The Airspeed Ambassador was one of the earliest British airliners to have cabin pressurisation. It had its origin in 1943 as a requirement identified by the Brabazon Committee for a twin-engined, short to medium-haul replacement for the Douglas DC-3 Dakota. The design offered seating for 47 passengers and, having a nose wheel undercarriage, looked more modern than the Dakotas, Lancastrians and Vikings that were then in use on Europe’s shorter airline routes. Great efforts were made to reduce drag, to improve performance and enhance cruising efficiency. The prototype first flew on 10 July 1947.
British European Airways (BEA), the only customer for the production aircraft, placed a £3 million order for 20 aircraft in September 1948, and operated them between 1952 and 1958, calling them their Elizabethan Class in honour of the newly crowned Queen. The flagship of the fleet was G-ALZN, appropriately named RMA Elizabethan. The first Elizabethan scheduled flight was from Heathrow to Paris Le Bourget on 13 March 1952.
While the Ambassador gave faithful and reliable service over 20 years, the type is unfortunately also remembered for the Munich Air Disaster on 6 February 1958, when BEA Flight 609 crashed on its third attempt to take off from Munich Airport in West Germany. On board the plane was the Manchester United football team, nicknamed the ‘Busby Babes’, along with a number of supporters and journalists. There were 23 fatalities from the 44 people on board, including eight Manchester United players. The crash was attributed to slush build-up on the runway, rather than any failure of aircraft or crew.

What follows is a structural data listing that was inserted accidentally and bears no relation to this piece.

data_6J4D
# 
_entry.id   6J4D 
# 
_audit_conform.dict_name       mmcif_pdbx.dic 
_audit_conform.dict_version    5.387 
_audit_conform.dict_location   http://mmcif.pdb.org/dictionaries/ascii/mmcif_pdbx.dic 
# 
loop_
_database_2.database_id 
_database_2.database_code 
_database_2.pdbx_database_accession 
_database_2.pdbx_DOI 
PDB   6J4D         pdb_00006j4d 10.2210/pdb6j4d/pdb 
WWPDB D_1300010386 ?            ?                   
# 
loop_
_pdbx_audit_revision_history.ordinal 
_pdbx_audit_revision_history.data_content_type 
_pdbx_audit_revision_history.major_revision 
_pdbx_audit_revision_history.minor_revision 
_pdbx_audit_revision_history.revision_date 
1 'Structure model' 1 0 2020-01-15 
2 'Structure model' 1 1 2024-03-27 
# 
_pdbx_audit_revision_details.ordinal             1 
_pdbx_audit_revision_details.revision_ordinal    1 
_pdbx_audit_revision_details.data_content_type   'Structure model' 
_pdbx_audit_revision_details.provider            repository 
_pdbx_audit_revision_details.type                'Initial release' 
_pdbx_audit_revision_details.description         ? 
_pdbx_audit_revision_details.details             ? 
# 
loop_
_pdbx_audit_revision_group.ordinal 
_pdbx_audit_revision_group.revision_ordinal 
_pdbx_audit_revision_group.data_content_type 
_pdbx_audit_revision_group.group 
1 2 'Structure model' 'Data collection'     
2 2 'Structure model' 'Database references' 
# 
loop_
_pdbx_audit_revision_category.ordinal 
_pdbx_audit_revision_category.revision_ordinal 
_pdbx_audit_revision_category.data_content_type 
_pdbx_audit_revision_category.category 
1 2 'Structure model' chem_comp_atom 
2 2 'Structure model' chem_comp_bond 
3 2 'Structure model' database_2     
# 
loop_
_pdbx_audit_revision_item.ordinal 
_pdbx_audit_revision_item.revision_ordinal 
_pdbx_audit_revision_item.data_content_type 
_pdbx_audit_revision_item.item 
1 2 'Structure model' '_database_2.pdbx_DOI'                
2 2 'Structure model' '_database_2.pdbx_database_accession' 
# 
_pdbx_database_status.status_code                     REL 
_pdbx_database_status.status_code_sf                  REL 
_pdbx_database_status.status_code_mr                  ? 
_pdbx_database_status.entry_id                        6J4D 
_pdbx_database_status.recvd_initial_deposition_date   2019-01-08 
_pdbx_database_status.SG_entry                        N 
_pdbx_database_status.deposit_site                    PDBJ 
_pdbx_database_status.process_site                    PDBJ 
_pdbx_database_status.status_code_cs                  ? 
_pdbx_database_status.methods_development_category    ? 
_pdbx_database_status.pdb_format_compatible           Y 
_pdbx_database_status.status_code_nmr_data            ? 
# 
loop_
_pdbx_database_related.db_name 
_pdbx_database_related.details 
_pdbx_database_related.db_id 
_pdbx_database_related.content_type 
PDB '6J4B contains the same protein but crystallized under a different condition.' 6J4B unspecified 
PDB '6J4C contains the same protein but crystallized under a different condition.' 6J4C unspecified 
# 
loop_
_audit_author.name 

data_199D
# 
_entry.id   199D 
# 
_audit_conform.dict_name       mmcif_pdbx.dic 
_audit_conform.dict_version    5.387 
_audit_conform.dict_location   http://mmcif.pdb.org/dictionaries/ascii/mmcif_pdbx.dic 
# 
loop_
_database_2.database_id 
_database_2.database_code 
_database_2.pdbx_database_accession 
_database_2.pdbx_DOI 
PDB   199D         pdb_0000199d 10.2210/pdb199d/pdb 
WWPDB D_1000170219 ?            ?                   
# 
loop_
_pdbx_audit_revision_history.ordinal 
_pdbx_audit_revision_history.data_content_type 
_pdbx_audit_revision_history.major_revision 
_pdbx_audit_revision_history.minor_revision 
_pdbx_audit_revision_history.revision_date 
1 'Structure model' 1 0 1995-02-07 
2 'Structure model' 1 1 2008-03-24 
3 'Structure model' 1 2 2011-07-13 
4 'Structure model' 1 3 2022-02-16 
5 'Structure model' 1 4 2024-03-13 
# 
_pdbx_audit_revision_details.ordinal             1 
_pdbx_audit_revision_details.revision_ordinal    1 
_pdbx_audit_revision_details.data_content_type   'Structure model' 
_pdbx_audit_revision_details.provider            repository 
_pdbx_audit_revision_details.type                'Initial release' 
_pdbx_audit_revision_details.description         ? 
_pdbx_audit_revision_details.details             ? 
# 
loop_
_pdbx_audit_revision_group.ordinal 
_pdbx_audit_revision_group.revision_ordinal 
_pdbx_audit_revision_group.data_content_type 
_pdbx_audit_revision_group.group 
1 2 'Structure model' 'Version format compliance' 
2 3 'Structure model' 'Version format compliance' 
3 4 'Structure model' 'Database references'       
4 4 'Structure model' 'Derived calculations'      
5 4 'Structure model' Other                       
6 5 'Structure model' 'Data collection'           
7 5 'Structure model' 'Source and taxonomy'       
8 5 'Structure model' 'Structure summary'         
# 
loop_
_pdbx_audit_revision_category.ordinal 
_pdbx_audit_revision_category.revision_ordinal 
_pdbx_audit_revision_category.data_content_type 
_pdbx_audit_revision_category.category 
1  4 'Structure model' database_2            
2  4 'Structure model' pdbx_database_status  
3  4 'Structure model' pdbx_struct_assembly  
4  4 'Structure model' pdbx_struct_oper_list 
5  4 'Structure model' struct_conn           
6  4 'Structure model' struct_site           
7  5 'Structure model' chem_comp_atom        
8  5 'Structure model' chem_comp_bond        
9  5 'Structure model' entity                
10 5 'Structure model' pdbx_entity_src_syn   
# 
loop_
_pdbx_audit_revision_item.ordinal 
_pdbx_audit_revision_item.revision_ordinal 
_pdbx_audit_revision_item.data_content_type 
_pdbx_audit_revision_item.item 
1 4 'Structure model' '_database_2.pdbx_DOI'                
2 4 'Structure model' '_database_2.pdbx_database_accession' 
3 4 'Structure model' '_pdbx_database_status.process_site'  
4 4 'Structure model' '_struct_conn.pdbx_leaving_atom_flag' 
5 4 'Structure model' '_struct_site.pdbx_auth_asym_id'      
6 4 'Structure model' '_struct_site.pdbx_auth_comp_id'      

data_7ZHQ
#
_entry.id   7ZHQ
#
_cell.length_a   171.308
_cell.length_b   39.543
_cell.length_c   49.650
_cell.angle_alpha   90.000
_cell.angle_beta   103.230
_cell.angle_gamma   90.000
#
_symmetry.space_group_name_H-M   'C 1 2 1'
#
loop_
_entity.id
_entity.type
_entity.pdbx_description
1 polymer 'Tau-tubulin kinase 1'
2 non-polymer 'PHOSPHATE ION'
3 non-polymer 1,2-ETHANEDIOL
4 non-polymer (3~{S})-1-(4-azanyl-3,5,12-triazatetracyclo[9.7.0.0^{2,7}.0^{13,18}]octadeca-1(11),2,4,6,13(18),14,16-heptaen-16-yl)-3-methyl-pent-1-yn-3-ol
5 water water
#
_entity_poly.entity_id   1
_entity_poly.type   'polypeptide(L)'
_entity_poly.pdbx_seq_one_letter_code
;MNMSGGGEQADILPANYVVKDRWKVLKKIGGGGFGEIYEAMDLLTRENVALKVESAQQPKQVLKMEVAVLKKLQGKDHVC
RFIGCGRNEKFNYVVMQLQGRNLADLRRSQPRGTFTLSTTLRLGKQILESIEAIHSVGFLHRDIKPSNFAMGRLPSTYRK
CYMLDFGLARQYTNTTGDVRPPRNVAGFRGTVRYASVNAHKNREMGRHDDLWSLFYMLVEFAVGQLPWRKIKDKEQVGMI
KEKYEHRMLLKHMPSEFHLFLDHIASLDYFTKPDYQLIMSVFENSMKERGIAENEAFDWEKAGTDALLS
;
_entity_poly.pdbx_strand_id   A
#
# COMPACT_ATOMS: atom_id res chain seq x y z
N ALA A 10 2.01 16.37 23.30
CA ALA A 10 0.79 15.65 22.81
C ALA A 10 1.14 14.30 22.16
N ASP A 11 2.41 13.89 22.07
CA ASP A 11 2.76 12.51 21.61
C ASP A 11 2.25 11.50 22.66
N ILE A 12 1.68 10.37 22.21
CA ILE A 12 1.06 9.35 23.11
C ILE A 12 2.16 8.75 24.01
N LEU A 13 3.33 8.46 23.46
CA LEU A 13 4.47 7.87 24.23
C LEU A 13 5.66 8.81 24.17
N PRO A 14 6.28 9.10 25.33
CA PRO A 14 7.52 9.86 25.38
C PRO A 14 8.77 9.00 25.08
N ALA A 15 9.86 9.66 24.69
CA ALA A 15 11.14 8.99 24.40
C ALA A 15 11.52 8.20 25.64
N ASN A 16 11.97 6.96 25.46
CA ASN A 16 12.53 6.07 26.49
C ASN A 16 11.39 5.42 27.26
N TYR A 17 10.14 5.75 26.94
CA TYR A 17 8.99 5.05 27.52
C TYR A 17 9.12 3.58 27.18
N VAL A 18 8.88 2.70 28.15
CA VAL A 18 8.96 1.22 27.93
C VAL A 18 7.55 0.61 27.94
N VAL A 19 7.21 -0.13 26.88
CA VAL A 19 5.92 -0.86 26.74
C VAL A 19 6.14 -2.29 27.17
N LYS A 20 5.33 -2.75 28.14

After disposal by BEA in 1958, the type helped to establish the scheduled and charter flight operations of Dan-Air, an important airline in the development of package holidays.
G-ALZO was delivered to BEA on 25 November 1952, who named it RMA (Royal Mail Aircraft) Christopher Marlowe. Less than a year after joining the fleet a heavy landing at Blackbushe airport on a crew training flight collapsed the undercarriage and the aircraft slid for over 700 yds before stopping. No one was hurt but the Ambassador was severely damaged. The wreck was returned to the BEA engineering base by road and the Airspeed company were consulted about possible repairs. It was decided that it would be uneconomic for Airspeed to repair the damaged plane, so BEA engineering decided to do it themselves, and after almost a year under repair the aircraft returned to the air and remained in service with BEA until June 1958, when it was stored at Cambridge airport awaiting disposal. In 1960 it was purchased by the Royal Jordanian Air Force for use on VIP and transport flights, based at Amman. In 1963 it was purchased by Dan-Air and used to carry both passengers and freight, having been fitted with a rear fuselage cargo door by Marshall of Cambridge.
On 28 September 1971 it flew from Jersey to Gatwick, the last scheduled flight operated by an Ambassador, and the next day it flew from Gatwick to Rheims and back on a special charter flight. Its last commercial flight was to Zagreb on 2 October 1971 with a replacement engine for a BAC 1-11, returning the following day. It was then retired to the Dan-Air maintenance base at Lasham. It remained at Lasham until 1986 when it was donated to the British Airliner Collection and transported by road to Duxford. After long-term restoration in Duxford’s Conservation Hangar, it was rolled out to join the other airliners in the Collection in April 2013.
|10 July 1944
|2 x Bristol Centaurus 661 two-row, sleeve valve radials of 1958kW (2,625hp)
|35.1 metres (115 ft 0in)
|25.0 metres (82 ft 0in)
|6.4 metres (20 ft 10in)
|16,047 Kg (35,377 lb)
|502 km/h (312 mph, 271 knots, Mach 0.41)
|885 km (550 miles, 478 nmi)
|7,620 metres (25,000 feet)
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